We all know fast food contains a lot of energy (kilojoules). But enough to power a car? Watch our experiment to find out.

Kilojoules are a measure of the energy in food and drinks, which is something we all need to keep our bodies functioning. Your body naturally burns energy when it undertakes any sort of activity, from playing sport to watching TV.

But it’s easy to consume too many kilojoules. If you consume more than your body burns in a day, the spare energy is stored as fat and can contribute to weight gain. In the short term this may make you feel tired and unfit. In the longer term, you may end up with chronic diseases like heart disease, diabetes, stroke and some cancers.

The average daily energy intake in Australia is 8,700kJs. But we’re all different. The number of kilojoules you need will vary depending on your age, gender, weight and level of physical activity. You can find out your healthy daily kilojoule intake using our kilojoule calculator at: Kilojoule calculator.

0:00 We’re in the midst of an obesity crisis.
0:02 The World Health Organisation has called it a global epidemic.
0:06 In Queensland, 2.5 million of us are classed as either overweight or obese
0:11 In order to truly appreciate the effects food and kilojoules have on our bodies
0:16 (kilojoules equal energy we get from food and drink)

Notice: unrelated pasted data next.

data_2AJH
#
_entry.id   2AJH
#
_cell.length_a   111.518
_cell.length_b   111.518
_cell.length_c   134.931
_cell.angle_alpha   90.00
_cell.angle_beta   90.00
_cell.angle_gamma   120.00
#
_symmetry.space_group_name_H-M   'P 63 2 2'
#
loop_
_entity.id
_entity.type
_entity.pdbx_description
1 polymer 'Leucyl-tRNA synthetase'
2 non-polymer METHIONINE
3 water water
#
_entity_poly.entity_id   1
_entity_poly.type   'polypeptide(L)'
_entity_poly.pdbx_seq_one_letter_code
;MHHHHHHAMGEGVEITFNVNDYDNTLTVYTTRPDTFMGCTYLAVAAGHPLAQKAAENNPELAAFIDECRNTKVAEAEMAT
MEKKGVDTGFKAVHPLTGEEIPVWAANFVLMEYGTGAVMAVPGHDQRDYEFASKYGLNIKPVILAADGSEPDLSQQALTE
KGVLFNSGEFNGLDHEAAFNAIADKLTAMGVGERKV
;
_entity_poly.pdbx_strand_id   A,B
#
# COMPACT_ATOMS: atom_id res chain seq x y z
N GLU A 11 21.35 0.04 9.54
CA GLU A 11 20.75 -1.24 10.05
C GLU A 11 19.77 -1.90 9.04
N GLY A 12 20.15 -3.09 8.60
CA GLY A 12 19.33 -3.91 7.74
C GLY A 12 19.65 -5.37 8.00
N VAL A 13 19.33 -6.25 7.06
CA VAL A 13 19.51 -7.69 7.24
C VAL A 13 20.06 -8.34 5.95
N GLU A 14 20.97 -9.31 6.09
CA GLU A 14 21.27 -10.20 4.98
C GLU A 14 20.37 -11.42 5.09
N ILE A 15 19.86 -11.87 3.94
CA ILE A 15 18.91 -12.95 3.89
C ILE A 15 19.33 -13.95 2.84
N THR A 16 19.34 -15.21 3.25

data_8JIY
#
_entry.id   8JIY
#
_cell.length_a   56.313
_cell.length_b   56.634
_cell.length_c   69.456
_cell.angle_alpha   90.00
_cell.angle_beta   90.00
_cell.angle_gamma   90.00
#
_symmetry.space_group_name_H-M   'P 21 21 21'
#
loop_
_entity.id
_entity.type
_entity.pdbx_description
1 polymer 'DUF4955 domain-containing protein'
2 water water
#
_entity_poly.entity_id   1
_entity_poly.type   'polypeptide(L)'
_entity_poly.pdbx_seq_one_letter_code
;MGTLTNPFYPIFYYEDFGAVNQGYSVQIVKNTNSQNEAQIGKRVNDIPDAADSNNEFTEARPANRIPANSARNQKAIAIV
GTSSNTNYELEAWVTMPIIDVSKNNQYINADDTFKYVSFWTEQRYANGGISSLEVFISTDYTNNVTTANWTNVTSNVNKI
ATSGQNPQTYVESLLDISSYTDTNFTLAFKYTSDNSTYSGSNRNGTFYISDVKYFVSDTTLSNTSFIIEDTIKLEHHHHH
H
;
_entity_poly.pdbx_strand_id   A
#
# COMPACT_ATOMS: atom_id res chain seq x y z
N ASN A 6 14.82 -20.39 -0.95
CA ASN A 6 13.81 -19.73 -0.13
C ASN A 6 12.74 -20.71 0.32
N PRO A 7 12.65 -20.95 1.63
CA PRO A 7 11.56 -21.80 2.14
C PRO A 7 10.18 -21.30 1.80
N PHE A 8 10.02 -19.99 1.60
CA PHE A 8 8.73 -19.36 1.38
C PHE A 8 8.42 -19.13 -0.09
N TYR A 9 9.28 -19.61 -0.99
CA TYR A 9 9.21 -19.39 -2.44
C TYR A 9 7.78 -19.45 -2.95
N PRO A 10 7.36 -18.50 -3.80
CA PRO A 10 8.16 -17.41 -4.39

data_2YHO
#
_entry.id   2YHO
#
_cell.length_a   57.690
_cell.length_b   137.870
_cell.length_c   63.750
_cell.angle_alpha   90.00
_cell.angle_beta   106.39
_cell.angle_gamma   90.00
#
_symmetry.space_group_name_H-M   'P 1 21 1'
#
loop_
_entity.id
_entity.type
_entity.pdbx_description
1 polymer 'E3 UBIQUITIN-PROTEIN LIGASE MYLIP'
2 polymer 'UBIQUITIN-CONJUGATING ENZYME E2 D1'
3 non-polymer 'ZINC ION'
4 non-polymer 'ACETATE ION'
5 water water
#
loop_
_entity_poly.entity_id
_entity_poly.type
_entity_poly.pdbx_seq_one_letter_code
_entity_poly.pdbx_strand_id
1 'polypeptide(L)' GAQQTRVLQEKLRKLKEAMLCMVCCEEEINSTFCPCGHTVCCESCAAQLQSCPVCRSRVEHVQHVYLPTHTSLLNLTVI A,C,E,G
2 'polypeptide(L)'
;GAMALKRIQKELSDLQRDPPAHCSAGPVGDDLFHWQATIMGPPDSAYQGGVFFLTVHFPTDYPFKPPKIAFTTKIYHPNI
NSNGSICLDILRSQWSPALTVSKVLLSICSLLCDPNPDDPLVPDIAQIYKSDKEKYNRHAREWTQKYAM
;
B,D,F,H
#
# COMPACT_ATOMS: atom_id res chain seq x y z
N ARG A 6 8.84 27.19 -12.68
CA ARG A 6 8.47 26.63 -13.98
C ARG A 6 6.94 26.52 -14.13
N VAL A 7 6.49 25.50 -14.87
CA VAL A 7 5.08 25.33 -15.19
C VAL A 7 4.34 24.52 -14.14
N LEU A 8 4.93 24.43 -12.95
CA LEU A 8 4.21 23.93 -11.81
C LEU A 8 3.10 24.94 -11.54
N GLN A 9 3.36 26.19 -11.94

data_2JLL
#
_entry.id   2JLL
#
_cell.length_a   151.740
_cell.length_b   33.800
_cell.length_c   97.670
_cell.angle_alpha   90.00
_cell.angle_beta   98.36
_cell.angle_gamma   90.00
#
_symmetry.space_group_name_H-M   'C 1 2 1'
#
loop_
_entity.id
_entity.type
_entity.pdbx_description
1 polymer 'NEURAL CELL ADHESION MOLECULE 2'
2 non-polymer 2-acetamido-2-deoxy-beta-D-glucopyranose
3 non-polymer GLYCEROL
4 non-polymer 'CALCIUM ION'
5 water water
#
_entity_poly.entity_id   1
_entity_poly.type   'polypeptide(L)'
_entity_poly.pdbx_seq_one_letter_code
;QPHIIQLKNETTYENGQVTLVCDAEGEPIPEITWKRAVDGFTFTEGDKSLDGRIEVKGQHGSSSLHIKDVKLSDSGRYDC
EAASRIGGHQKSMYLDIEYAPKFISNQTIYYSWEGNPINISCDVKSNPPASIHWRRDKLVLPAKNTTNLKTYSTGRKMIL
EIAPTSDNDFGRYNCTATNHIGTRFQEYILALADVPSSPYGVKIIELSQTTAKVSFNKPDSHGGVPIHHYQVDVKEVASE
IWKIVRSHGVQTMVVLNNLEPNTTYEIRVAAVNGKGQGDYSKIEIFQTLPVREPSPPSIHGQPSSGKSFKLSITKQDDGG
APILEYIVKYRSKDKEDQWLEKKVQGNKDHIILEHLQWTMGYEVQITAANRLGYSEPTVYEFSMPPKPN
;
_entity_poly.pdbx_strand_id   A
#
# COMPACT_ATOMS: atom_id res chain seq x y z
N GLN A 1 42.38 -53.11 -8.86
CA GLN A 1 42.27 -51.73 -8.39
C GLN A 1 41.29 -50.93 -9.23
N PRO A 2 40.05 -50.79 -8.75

0:18 …we thought we’d take a look at the effect they have…
0:21 on a car.
0:22 ‘The car that fast food drove’
0:26 (Hilary Jimmieson – clinical dietician)
0:28 Kilojoules are a measure of how much energy people get from consuming food and drink.
0:32 (Paul Ellis – consulting engineer)
0:34 Cars expand energy, just like anything else.
0:37 an engine’s output is measured in kilowatts, and that’s just kilojoules per second.
0:40 Ok, here we go. It’s moving.
0:42 Now we’re testing a typical burger meal from a fast food joint.
0:46 Burger, chips, soft drink and a sundae.
0:48 (this burger meal contains 8,600 kilojoules)
0:50 We have 8,600 kilojoules, almost all of our average daily kilojoule intake.
0:54 (The average adult kilojoule intake is around 8,700kj a day)
0:56 (kilowatts = kilojoules per second)
0:57 So most of the energy our body needs, in a single meal.
1:01 Ok we’ve hit our cruising speed of 80 kilometers per hour
1:04 We’re a kilometer down and we’ve only used 1,500 kilojoules!
1:09 This is surprising.
1:13 Right, two kilometers, nearly 3000 kilojoules burned
1:17 Did you know? Unused kilojoules get stored as fat and can contribute to weight gain.
1:22 4 kilometers!
1:24 This is getting crazy
1:26 All from a single fast food meal that some of us eat multiple times a week – a day even.
1:35 Ok wow, we’ve just passed 5 kilometers.
1:43 Well, that is truly surprising.
1:47 We just drove a 1.2 tonne car, 5.94 kilometers using the energy found in a fast food burger meal.
1:54 We eat this stuff all the time and it’s enough to power a car.
1:58 Unbelievable!
2:00 (This burger, chips, drink and sundae can power a 1.2 tonne car 5.94km.)
2:03 (can power a human body through 8 hours of weight lifting)
2:08 (Do you need that much energy?)
2:10 (Can you burn it off?)
2:11 (Find out your healthy daily kilojoule intake at healthier.qld.gov.au)